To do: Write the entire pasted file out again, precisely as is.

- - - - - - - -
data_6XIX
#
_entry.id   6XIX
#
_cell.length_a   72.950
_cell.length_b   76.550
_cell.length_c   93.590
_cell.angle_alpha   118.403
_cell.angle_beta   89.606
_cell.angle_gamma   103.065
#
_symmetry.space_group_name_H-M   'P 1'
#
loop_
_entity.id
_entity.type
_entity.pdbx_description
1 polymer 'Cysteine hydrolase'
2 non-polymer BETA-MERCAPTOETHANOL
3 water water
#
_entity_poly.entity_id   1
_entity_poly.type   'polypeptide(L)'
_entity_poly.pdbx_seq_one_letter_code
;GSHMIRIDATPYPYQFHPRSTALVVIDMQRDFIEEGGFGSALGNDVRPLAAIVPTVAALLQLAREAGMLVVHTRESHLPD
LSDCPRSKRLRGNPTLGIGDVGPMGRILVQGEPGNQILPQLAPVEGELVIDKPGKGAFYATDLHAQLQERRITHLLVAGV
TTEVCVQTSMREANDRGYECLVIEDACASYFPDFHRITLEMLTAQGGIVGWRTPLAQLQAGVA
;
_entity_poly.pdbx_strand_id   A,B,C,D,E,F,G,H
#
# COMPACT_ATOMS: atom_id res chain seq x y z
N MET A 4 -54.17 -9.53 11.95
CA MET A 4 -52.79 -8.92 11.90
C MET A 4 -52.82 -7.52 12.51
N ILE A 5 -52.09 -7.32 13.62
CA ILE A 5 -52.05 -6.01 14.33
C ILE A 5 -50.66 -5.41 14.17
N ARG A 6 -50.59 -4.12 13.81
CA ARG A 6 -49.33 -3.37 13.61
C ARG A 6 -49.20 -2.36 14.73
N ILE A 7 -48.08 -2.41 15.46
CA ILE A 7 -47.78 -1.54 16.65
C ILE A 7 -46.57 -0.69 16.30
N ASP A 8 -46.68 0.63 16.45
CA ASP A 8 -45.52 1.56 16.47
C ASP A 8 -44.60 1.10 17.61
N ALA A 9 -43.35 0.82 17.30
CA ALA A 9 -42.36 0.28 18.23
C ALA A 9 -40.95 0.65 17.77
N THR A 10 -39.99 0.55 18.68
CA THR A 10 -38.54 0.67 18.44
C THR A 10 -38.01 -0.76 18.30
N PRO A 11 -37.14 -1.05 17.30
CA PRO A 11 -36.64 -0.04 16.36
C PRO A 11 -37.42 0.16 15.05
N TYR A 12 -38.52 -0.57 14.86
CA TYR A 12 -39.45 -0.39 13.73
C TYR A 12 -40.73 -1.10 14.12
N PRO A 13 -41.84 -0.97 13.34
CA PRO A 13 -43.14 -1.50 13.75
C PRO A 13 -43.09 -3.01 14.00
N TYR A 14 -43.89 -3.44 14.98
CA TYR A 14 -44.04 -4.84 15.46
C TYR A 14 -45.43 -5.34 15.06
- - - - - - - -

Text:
data_6XIX
#
_entry.id   6XIX
#
_cell.length_a   72.950
_cell.length_b   76.550
_cell.length_c   93.590
_cell.angle_alpha   118.403
_cell.angle_beta   89.606
_cell.angle_gamma   103.065
#
_symmetry.space_group_name_H-M   'P 1'
#
loop_
_entity.id
_entity.type
_entity.pdbx_description
1 polymer 'Cysteine hydrolase'
2 non-polymer BETA-MERCAPTOETHANOL
3 water water
#
_entity_poly.entity_id   1
_entity_poly.type   'polypeptide(L)'
_entity_poly.pdbx_seq_one_letter_code
;GSHMIRIDATPYPYQFHPRSTALVVIDMQRDFIEEGGFGSALGNDVRPLAAIVPTVAALLQLAREAGMLVVHTRESHLPD
LSDCPRSKRLRGNPTLGIGDVGPMGRILVQGEPGNQILPQLAPVEGELVIDKPGKGAFYATDLHAQLQERRITHLLVAGV
TTEVCVQTSMREANDRGYECLVIEDACASYFPDFHRITLEMLTAQGGIVGWRTPLAQLQAGVA
;
_entity_poly.pdbx_strand_id   A,B,C,D,E,F,G,H
#
# COMPACT_ATOMS: atom_id res chain seq x y z
N MET A 4 -54.17 -9.53 11.95
CA MET A 4 -52.79 -8.92 11.90
C MET A 4 -52.82 -7.52 12.51
N ILE A 5 -52.09 -7.32 13.62
CA ILE A 5 -52.05 -6.01 14.33
C ILE A 5 -50.66 -5.41 14.17
N ARG A 6 -50.59 -4.12 13.81
CA ARG A 6 -49.33 -3.37 13.61
C ARG A 6 -49.20 -2.36 14.73
N ILE A 7 -48.08 -2.41 15.46
CA ILE A 7 -47.78 -1.54 16.65
C ILE A 7 -46.57 -0.69 16.30
N ASP A 8 -46.68 0.63 16.45
CA ASP A 8 -45.52 1.56 16.47
C ASP A 8 -44.60 1.10 17.61
N ALA A 9 -43.35 0.82 17.30
CA ALA A 9 -42.36 0.28 18.23
C ALA A 9 -40.95 0.65 17.77
N THR A 10 -39.99 0.55 18.68
CA THR A 10 -38.54 0.67 18.44
C THR A 10 -38.01 -0.76 18.30
N PRO A 11 -37.14 -1.05 17.30
CA PRO A 11 -36.64 -0.04 16.36
C PRO A 11 -37.42 0.16 15.05
N TYR A 12 -38.52 -0.57 14.86
CA TYR A 12 -39.45 -0.39 13.73
C TYR A 12 -40.73 -1.10 14.12
N PRO A 13 -41.84 -0.97 13.34
CA PRO A 13 -43.14 -1.50 13.75
C PRO A 13 -43.09 -3.01 14.00
N TYR A 14 -43.89 -3.44 14.98
CA TYR A 14 -44.04 -4.84 15.46
C TYR A 14 -45.43 -5.34 15.06